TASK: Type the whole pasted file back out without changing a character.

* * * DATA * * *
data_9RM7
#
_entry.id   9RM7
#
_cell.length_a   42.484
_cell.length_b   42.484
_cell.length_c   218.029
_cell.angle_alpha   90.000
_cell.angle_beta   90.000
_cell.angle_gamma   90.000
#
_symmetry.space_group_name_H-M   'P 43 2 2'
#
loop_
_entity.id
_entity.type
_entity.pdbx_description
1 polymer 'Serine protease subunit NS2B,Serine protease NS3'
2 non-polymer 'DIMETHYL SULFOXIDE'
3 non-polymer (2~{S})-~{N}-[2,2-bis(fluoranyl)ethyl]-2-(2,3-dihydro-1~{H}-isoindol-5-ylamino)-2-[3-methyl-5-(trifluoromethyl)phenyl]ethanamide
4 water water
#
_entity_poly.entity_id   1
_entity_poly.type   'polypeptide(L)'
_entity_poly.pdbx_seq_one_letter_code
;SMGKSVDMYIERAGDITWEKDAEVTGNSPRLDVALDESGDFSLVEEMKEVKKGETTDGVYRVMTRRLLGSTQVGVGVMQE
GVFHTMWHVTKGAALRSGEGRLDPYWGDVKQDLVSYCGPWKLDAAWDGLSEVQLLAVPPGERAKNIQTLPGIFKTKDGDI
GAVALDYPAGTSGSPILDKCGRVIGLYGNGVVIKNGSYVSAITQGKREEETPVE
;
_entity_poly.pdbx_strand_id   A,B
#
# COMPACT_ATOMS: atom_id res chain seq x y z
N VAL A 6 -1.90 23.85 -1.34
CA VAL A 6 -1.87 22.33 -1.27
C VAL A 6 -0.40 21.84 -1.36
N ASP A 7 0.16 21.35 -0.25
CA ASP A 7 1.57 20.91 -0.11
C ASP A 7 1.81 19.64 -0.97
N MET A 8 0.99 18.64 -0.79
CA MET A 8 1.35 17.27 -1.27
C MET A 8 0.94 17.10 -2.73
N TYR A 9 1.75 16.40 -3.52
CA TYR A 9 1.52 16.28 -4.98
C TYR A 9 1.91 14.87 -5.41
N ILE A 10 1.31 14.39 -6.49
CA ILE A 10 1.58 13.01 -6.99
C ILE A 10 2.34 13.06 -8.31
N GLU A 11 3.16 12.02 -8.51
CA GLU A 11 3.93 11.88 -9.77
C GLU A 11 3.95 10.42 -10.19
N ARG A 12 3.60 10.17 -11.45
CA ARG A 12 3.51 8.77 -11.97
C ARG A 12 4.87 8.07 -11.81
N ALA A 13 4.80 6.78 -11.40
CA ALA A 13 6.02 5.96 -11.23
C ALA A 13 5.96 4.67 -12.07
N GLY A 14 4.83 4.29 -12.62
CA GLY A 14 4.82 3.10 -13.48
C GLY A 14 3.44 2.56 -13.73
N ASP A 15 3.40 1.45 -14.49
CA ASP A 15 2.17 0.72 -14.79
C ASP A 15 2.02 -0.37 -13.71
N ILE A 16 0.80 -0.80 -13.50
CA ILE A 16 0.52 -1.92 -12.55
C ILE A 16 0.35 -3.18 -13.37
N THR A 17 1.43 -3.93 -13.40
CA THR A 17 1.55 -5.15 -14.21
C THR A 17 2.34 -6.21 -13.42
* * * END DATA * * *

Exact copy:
data_9RM7
#
_entry.id   9RM7
#
_cell.length_a   42.484
_cell.length_b   42.484
_cell.length_c   218.029
_cell.angle_alpha   90.000
_cell.angle_beta   90.000
_cell.angle_gamma   90.000
#
_symmetry.space_group_name_H-M   'P 43 2 2'
#
loop_
_entity.id
_entity.type
_entity.pdbx_description
1 polymer 'Serine protease subunit NS2B,Serine protease NS3'
2 non-polymer 'DIMETHYL SULFOXIDE'
3 non-polymer (2~{S})-~{N}-[2,2-bis(fluoranyl)ethyl]-2-(2,3-dihydro-1~{H}-isoindol-5-ylamino)-2-[3-methyl-5-(trifluoromethyl)phenyl]ethanamide
4 water water
#
_entity_poly.entity_id   1
_entity_poly.type   'polypeptide(L)'
_entity_poly.pdbx_seq_one_letter_code
;SMGKSVDMYIERAGDITWEKDAEVTGNSPRLDVALDESGDFSLVEEMKEVKKGETTDGVYRVMTRRLLGSTQVGVGVMQE
GVFHTMWHVTKGAALRSGEGRLDPYWGDVKQDLVSYCGPWKLDAAWDGLSEVQLLAVPPGERAKNIQTLPGIFKTKDGDI
GAVALDYPAGTSGSPILDKCGRVIGLYGNGVVIKNGSYVSAITQGKREEETPVE
;
_entity_poly.pdbx_strand_id   A,B
#
# COMPACT_ATOMS: atom_id res chain seq x y z
N VAL A 6 -1.90 23.85 -1.34
CA VAL A 6 -1.87 22.33 -1.27
C VAL A 6 -0.40 21.84 -1.36
N ASP A 7 0.16 21.35 -0.25
CA ASP A 7 1.57 20.91 -0.11
C ASP A 7 1.81 19.64 -0.97
N MET A 8 0.99 18.64 -0.79
CA MET A 8 1.35 17.27 -1.27
C MET A 8 0.94 17.10 -2.73
N TYR A 9 1.75 16.40 -3.52
CA TYR A 9 1.52 16.28 -4.98
C TYR A 9 1.91 14.87 -5.41
N ILE A 10 1.31 14.39 -6.49
CA ILE A 10 1.58 13.01 -6.99
C ILE A 10 2.34 13.06 -8.31
N GLU A 11 3.16 12.02 -8.51
CA GLU A 11 3.93 11.88 -9.77
C GLU A 11 3.95 10.42 -10.19
N ARG A 12 3.60 10.17 -11.45
CA ARG A 12 3.51 8.77 -11.97
C ARG A 12 4.87 8.07 -11.81
N ALA A 13 4.80 6.78 -11.40
CA ALA A 13 6.02 5.96 -11.23
C ALA A 13 5.96 4.67 -12.07
N GLY A 14 4.83 4.29 -12.62
CA GLY A 14 4.82 3.10 -13.48
C GLY A 14 3.44 2.56 -13.73
N ASP A 15 3.40 1.45 -14.49
CA ASP A 15 2.17 0.72 -14.79
C ASP A 15 2.02 -0.37 -13.71
N ILE A 16 0.80 -0.80 -13.50
CA ILE A 16 0.52 -1.92 -12.55
C ILE A 16 0.35 -3.18 -13.37
N THR A 17 1.43 -3.93 -13.40
CA THR A 17 1.55 -5.15 -14.21
C THR A 17 2.34 -6.21 -13.42